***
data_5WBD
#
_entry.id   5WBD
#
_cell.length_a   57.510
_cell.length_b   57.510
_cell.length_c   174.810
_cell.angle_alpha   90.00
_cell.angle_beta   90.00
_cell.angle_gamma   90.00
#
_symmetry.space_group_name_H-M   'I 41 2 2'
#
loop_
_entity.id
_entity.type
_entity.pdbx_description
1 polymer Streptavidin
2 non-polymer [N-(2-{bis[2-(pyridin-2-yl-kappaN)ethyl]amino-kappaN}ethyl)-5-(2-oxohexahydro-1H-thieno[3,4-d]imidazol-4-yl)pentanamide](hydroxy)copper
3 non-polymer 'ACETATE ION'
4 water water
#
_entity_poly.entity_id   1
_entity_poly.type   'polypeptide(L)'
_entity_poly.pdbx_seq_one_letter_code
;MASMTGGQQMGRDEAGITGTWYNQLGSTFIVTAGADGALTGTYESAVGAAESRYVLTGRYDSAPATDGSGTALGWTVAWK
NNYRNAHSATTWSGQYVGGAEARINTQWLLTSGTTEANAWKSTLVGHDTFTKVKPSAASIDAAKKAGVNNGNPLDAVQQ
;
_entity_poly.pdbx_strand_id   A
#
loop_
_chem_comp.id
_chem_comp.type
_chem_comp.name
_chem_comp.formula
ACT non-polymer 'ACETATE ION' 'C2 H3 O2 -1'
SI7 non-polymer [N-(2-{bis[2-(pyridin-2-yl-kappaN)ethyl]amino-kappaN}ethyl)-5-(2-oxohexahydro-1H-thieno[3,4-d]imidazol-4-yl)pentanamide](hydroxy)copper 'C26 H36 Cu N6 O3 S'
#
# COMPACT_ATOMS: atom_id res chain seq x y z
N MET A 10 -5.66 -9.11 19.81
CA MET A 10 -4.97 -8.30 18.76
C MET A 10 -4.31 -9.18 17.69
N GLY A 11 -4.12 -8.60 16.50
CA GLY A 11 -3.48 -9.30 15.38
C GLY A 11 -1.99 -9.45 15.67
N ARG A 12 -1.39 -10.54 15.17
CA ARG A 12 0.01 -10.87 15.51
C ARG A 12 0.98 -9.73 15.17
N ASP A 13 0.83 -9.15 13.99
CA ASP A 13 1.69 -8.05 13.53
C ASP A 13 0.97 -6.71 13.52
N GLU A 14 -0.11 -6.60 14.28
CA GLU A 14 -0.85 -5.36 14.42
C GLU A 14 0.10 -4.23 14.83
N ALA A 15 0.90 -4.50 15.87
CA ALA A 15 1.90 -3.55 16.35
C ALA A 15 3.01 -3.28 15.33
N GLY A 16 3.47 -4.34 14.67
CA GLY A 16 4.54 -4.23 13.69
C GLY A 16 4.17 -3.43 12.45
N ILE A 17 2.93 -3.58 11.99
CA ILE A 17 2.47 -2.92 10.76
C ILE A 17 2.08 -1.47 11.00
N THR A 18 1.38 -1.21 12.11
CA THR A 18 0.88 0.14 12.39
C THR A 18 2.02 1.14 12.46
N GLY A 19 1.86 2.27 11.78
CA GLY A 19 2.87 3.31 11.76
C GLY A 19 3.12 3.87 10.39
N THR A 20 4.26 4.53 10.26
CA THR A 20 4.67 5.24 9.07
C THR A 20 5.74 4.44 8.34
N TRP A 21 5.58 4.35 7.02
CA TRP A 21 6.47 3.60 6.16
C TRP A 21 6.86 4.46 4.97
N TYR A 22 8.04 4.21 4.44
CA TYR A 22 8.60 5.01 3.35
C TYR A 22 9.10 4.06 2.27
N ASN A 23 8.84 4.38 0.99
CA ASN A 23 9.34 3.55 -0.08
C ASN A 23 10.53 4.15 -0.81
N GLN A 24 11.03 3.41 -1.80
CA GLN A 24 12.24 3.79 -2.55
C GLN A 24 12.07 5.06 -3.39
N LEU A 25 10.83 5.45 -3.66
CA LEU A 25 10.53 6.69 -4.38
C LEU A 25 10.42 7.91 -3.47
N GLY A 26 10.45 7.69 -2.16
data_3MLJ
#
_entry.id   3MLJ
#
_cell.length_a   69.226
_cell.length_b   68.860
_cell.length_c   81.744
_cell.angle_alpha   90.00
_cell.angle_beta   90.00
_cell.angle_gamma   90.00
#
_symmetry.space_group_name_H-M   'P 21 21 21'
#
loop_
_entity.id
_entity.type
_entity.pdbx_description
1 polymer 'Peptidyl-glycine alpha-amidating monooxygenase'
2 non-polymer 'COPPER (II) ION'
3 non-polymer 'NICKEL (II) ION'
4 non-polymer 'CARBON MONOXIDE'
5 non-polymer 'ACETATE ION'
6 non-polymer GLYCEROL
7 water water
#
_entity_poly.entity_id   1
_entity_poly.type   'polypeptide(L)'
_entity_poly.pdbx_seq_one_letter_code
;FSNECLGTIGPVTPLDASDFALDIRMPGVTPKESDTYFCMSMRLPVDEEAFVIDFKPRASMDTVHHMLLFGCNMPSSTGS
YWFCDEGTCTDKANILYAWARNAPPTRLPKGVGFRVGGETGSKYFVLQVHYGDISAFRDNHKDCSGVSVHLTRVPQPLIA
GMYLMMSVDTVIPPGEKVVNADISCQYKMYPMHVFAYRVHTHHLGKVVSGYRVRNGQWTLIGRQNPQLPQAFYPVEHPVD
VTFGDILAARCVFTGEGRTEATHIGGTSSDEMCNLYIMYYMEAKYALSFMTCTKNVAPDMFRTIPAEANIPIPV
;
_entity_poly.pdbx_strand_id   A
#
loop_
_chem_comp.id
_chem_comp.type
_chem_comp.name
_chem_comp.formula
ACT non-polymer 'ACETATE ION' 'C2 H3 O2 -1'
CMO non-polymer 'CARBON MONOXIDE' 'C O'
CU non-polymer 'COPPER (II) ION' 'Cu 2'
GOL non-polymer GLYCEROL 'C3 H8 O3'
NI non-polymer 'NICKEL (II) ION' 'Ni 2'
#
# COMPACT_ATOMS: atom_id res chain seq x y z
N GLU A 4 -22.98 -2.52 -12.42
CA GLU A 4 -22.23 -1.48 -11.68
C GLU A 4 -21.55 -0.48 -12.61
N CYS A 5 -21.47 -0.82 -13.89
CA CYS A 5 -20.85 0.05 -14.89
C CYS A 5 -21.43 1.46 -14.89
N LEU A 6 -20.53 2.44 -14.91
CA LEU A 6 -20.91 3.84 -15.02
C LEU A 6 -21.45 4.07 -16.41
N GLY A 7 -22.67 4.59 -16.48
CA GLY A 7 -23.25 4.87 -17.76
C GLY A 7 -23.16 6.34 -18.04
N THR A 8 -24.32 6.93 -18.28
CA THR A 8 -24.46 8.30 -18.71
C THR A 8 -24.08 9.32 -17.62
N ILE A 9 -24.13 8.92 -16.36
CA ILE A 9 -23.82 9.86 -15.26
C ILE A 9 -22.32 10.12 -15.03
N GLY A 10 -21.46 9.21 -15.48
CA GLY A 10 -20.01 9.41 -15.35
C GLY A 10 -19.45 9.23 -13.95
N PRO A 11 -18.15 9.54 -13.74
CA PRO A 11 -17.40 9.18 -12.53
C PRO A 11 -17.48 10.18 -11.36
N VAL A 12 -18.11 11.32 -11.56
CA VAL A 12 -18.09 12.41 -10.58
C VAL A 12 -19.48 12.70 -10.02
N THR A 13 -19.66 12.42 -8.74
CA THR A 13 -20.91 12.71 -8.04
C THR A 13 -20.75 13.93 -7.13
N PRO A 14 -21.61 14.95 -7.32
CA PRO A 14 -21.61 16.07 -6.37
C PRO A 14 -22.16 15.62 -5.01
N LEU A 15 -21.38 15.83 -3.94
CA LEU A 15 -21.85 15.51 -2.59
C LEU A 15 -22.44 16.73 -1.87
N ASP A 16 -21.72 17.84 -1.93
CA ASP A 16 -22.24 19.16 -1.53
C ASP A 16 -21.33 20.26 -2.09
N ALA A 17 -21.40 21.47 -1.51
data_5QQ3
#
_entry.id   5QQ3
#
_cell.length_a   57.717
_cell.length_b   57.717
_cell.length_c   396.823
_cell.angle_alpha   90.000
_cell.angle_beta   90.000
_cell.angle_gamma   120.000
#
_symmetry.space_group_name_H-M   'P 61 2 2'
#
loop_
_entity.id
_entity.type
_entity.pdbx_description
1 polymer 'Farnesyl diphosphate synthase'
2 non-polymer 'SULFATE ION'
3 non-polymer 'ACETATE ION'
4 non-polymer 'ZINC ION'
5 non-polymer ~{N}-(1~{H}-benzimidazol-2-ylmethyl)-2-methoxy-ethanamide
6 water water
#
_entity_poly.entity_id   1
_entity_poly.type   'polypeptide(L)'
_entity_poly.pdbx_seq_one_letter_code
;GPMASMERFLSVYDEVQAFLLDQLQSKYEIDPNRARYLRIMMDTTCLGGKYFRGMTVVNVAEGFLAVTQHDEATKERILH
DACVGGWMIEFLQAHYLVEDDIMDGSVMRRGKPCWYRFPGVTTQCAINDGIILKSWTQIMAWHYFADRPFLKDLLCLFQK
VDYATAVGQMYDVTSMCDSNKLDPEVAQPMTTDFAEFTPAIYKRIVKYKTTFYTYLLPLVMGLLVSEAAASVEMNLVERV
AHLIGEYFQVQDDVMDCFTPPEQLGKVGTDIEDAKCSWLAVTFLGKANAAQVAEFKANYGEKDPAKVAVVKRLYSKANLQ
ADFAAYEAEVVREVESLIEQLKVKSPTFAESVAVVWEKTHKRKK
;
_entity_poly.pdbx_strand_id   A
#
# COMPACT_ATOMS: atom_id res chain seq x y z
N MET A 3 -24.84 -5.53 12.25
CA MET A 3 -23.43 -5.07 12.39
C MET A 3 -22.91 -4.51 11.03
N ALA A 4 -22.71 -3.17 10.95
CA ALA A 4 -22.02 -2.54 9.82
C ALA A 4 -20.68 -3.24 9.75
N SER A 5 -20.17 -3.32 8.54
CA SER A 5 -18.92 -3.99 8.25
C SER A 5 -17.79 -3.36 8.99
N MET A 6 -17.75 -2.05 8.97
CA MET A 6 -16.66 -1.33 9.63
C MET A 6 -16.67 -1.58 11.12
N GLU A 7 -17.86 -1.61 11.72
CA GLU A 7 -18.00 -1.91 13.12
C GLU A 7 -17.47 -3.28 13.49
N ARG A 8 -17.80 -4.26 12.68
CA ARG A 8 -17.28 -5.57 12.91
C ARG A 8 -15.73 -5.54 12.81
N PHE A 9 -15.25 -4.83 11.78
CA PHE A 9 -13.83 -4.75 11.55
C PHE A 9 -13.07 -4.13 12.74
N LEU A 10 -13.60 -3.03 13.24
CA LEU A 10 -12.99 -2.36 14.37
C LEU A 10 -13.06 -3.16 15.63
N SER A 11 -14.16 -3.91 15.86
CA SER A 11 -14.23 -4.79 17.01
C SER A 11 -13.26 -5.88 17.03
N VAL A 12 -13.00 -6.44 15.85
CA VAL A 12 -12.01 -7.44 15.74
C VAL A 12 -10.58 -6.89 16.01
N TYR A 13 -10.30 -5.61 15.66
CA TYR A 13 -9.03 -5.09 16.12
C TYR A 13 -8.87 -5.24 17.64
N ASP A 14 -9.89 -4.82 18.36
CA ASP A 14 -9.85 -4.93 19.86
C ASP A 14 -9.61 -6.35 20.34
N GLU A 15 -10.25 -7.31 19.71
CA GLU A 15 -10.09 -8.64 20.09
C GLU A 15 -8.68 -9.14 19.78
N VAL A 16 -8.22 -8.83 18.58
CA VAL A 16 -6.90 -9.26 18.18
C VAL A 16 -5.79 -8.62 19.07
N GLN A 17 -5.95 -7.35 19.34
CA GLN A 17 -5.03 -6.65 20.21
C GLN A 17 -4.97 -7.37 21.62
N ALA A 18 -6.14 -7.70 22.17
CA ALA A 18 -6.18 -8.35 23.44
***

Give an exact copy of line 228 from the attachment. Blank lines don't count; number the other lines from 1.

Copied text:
CA ARG A 8 -17.28 -5.57 12.91